Ever wonder why you start to crave spicy foods when the weather turns? Didn’t think there was a link, huh? Guess what? Your body was trying to tell you something.
When the weather gets hot, your body wants to cool off. When you eat those spicy foods, you can start to perspire, thus naturally cooling down your body.
So, where do you find the spiciest foods? Mostly in the warmer climates. Tyrynda Thai, for example, serves more than 30 spicy dishes made with Thai chili and different kinds of curry. Here, fresh fish and game grace the table in plates like pla gra prow, a lightly battered and fried whole red snapper, tilapia filet, or striped bass filet, with onions, bell peppers, and chili in a spicy basil sauce ($17.75-$21.75), and pineapple duck served in a pineapple curry, accompanied by rice ($21.75). There are numerous curries to choose from, like the classic Thai green curry ($10.95) with eggplant, baby corn, bamboo shoots, bell peppers, string beans, and basil, and a base that’s both sweet and spicy.
The new Saigonese offers Vietnamese cooking in all its delicious glory. It takes 15 hours to make the aromatic anise-coriander beef broth used in the very popular pho. There are a few different kinds of pho ($8.50-$9.50), with different cuts of meat like shaved rib-eye and beef brisket. Saigonese also offers a chicken pho. The soup can be kicked up with sriracha, a typical spicy chili paste that has a cult following. Another great dish is the chicken lemongrass ($11), sautéed with fresh stalks of perfumy lemon grass, sweet and tangy spices, onions, and fresh herbs. It can be kicked up with fresh red chili, and is served with rice.
At Coriander Modern Indian you can experience warm flavors of fenugreek, black mustard, and cardamom. The spicy-hot lamb vindaloo ($19) is made with a mixture of red and green chilies, and is simmered in a peppered Indian-style curry. No coconut milk here! Then there’s the Punjabi-style battered squid ($12), made with chickpea, fennel seed, paprika, and garam masala. It’s served with spicy chili sauce, tomato cream sauce, and topped with peshawari chutney.
Not in the mood for anything exotic? Go down-county to the Deep South Cajun flavors of The Bayou. Here, you control how much heat you get. The restaurant has 100 hot sauces to choose from. Already spiked dishes are the voodoo wings ($8.99), the grilled peppered catfish ($22.99), and the jambalaya ($17.99), all smothered in cajun seasonings, a mix of toasty cayenne, paprika, garlic, and onion.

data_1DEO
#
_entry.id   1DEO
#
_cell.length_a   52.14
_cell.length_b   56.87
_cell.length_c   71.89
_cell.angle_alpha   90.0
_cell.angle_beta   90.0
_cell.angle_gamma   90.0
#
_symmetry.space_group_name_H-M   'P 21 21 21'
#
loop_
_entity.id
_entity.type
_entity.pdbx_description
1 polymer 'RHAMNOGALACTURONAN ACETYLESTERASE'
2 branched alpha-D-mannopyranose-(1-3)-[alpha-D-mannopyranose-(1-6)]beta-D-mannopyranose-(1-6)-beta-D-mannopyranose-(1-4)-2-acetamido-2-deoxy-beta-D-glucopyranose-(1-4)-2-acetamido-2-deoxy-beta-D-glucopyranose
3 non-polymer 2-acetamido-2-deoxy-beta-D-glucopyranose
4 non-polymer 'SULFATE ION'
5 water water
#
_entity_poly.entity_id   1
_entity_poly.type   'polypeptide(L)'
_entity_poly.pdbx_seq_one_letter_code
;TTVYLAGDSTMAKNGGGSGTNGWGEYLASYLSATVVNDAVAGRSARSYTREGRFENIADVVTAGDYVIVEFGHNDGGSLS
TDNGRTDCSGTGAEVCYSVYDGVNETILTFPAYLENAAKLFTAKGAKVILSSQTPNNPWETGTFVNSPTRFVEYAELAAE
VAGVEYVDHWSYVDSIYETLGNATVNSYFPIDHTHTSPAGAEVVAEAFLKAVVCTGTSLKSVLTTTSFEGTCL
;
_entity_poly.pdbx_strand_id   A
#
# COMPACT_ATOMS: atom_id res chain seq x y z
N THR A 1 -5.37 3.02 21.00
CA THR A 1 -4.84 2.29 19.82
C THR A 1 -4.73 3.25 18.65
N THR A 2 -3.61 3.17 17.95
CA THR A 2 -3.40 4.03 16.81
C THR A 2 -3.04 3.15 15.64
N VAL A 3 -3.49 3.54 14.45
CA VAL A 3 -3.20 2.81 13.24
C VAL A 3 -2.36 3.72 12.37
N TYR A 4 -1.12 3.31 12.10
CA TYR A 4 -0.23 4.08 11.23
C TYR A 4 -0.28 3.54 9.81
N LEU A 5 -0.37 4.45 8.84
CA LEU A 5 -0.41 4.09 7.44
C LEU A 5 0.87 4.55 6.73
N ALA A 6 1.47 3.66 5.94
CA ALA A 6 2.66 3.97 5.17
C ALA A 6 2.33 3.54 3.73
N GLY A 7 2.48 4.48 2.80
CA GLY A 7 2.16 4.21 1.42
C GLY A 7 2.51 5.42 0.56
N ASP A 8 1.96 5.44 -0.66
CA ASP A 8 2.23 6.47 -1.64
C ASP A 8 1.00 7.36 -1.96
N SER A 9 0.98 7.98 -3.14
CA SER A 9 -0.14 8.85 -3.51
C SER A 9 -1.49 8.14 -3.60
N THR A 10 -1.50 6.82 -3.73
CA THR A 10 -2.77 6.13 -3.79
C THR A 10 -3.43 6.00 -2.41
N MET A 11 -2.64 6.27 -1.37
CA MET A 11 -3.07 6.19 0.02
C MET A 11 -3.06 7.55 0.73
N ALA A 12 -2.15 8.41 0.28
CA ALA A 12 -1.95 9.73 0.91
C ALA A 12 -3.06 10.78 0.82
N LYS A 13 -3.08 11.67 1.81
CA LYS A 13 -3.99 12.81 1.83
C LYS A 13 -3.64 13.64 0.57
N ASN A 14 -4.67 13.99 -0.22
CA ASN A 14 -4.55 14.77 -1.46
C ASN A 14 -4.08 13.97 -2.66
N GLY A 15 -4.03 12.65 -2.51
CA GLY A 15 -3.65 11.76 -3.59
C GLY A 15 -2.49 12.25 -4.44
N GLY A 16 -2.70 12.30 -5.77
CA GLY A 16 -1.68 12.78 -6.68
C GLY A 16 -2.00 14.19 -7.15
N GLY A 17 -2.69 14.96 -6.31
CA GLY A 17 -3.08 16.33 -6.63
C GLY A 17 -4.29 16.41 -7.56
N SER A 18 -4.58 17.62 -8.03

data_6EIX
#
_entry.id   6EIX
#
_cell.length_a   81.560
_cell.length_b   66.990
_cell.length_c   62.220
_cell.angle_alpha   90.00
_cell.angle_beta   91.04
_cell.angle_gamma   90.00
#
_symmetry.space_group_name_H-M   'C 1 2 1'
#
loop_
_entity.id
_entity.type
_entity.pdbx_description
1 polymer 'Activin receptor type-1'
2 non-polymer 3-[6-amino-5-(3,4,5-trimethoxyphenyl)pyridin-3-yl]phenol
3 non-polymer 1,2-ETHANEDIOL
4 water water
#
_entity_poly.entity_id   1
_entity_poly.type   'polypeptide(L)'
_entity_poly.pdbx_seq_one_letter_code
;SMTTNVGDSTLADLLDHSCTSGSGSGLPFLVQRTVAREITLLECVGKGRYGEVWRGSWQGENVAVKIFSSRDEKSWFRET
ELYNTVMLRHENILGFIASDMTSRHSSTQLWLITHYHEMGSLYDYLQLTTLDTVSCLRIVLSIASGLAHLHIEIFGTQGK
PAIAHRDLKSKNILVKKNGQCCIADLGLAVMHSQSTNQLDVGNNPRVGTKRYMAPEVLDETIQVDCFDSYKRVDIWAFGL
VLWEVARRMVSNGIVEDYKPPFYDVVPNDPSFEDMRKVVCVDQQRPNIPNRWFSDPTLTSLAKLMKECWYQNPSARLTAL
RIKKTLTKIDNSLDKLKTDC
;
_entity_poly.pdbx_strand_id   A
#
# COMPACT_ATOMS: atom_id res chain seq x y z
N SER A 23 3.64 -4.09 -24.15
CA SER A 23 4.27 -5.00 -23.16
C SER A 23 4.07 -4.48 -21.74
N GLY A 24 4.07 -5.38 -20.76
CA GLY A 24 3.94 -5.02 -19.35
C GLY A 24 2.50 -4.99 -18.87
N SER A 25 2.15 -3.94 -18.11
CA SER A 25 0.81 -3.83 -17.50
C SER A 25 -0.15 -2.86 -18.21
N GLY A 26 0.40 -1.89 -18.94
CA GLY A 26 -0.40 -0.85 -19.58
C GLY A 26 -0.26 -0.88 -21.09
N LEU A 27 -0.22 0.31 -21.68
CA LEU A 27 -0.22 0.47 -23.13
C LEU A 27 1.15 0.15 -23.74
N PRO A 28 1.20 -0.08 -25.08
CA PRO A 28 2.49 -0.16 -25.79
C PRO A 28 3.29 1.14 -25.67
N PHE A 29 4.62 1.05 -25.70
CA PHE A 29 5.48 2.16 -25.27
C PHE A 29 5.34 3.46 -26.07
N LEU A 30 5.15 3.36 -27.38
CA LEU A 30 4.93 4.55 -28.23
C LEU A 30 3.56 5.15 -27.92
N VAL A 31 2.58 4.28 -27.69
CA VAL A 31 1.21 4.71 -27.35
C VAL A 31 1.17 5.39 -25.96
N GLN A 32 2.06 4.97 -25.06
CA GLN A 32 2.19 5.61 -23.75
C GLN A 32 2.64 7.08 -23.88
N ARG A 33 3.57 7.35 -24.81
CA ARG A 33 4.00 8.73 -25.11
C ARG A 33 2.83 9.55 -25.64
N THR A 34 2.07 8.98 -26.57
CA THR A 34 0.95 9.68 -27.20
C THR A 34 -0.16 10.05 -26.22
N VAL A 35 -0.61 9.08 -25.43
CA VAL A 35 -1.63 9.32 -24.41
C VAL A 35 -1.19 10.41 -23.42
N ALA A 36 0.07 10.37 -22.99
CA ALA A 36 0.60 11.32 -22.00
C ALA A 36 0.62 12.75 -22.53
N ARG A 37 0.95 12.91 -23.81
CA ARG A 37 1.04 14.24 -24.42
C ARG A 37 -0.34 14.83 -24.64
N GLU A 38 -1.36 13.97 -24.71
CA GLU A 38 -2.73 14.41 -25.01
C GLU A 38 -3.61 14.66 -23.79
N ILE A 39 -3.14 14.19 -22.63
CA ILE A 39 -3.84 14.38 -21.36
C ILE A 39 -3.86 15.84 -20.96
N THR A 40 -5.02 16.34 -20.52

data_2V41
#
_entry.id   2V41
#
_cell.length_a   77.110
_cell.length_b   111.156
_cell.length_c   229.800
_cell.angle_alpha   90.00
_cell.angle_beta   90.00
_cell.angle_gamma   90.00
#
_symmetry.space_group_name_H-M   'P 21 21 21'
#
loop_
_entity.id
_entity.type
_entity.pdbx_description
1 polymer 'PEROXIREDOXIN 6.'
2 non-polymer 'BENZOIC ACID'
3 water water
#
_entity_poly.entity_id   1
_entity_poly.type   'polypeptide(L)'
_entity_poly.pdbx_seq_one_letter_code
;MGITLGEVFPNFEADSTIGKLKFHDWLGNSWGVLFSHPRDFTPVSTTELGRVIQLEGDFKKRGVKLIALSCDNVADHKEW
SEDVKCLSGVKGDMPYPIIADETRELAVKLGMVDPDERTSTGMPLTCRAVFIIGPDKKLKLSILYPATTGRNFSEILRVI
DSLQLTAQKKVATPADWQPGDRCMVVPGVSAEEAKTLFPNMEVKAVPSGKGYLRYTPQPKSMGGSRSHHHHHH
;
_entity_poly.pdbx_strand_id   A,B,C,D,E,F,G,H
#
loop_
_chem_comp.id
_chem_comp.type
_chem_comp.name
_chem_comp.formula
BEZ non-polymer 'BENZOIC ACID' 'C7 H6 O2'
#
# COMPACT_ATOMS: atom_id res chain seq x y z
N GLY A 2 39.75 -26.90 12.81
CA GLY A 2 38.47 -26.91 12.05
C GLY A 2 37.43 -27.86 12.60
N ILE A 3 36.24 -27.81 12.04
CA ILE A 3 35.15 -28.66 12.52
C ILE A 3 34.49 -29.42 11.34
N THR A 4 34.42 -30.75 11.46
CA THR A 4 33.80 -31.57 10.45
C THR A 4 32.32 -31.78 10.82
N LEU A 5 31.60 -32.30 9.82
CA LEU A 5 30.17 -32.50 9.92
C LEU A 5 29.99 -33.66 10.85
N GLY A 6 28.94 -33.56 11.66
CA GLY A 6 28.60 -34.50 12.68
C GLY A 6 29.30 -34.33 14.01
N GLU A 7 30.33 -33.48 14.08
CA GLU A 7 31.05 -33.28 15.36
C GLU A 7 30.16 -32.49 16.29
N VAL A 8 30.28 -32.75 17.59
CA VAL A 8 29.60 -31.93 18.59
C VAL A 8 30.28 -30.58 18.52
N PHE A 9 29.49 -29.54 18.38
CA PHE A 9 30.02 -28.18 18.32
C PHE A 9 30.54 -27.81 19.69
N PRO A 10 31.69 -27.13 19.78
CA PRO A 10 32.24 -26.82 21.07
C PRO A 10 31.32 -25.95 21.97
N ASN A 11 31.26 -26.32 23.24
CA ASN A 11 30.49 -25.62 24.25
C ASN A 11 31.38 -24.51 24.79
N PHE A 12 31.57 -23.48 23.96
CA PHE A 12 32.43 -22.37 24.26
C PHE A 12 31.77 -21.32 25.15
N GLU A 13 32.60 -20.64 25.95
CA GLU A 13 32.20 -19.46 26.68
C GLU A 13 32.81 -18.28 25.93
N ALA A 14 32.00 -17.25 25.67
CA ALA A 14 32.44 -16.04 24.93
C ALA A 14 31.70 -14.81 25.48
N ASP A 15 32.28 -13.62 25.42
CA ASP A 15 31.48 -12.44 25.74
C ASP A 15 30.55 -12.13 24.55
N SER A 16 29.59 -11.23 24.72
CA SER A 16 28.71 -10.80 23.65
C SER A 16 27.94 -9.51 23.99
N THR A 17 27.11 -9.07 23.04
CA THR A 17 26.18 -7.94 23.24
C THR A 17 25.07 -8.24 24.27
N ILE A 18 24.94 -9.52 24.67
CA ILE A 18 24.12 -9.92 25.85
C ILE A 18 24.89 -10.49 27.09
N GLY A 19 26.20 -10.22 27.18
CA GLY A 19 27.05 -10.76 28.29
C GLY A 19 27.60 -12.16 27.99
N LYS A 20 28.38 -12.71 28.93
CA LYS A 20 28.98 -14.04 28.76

128 Cortlandt St
(914) 524-5003, tyryndathai.com
158 Central Ave, Hartsdale
Coriander Indian Cuisine
154 Larchmont Ave Larchmont
(914) 235-0134; corianderny.com
580 Gramatan Ave
Mount Vernon (914) 668-2634 bayourestaurantny.com
Track Down a Food Truck
When time is short and you’re on the move, there’s no better bet for a quick bite than one of our local food trucks.
Poutine, a staple in Canadian fast food, has—finally!—made its way to the US. At Poutine King, you can sample the classic poutine, consisting of hand-cut red potato French fries topped with savory cheese curd, and then basted in homemade brown gravy ($5). Or, you can change it up by subbing in sweet potato fries ($6), or adding shredded chicken ($7) for an even more decadent dish. Poutine King also makes a Poutine dog ($6), topped with, you guessed it, poutine. Central Ave at Andrus Park, Yonkers (347) 245-1089, open year-round (noon – 5 pm in winter; until 8 pm in spring/summer); follow them on Twitter at @ThePoutineKing1.
The Pink Panther Taco Truck has been serving up freshly made tacos for more than 24 years, thanks to the Chile-born Magdalena Toledo. The very popular pork taco, chicken taco, beef taco, and vegetarian taco (all $2.50) are saucy and simply dressed with lettuce and sprinkle of cheese. Saw Mill River Rd, just south of Jackson Ave, Hastings-on-Hudson, open Monday to Saturday, 11 am to 6 pm.
The Cookery chef David DiBari’s DoughNation is an 800-degree, wood-burning Neapolitan pizza oven on wheels. Crackling crusts are topped with local, seasonal ingredients from the Rivertowns Farmers’ Markets. You can’t go wrong with a traditional margarita pizza from the truck, or mix it up with a fontina and prosciutto pie. Even better, you can gorge for a cause: DoughNation also donates 2 percent of every pizza bought to a local charity. DoughNation travels throughout the County; follow it on Twitter at @CookDoughNation or visit thecookerysdoughnation.com for an updated list of locations and times.
Johnson Truck is a jazzy, all-natural, Cajun- and Creole-inspired eatery. With lots of personality, and food to match, this truck keeps the Louisiana hospitality gushing. The crazy-delicious Lobsta Cheeseburger is a must-try: It’s a grilled Angus burger topped with Creole lobster salad and melty Gruyère and Swiss ($16). Other standout items are the Andouille Dog ($6), a Louisiana-style smoked chicken sausage, topped Johnsons’ with their signature “onions and friends,” sautéed onions and secret ingredients, and the “Mac-an-Cheese Johnson’” made in-truck with real cheddar ($6). Specials like shrimp and grits ($12) made with organic yellow corn grits in a kiwi-lime-pepper sauce, show up on the menu occasionally. Gary Ptak, aka Chef Johnson, says that there’s no need for preservatives in his food. Everything on the menu is fresh and all natural, keeping the food “deliciousy-able.” 1 Harbor Island Rd at Harbor Island Park, Mamaroneck (914) 488-4369; follow the truck at chefjohnson.com.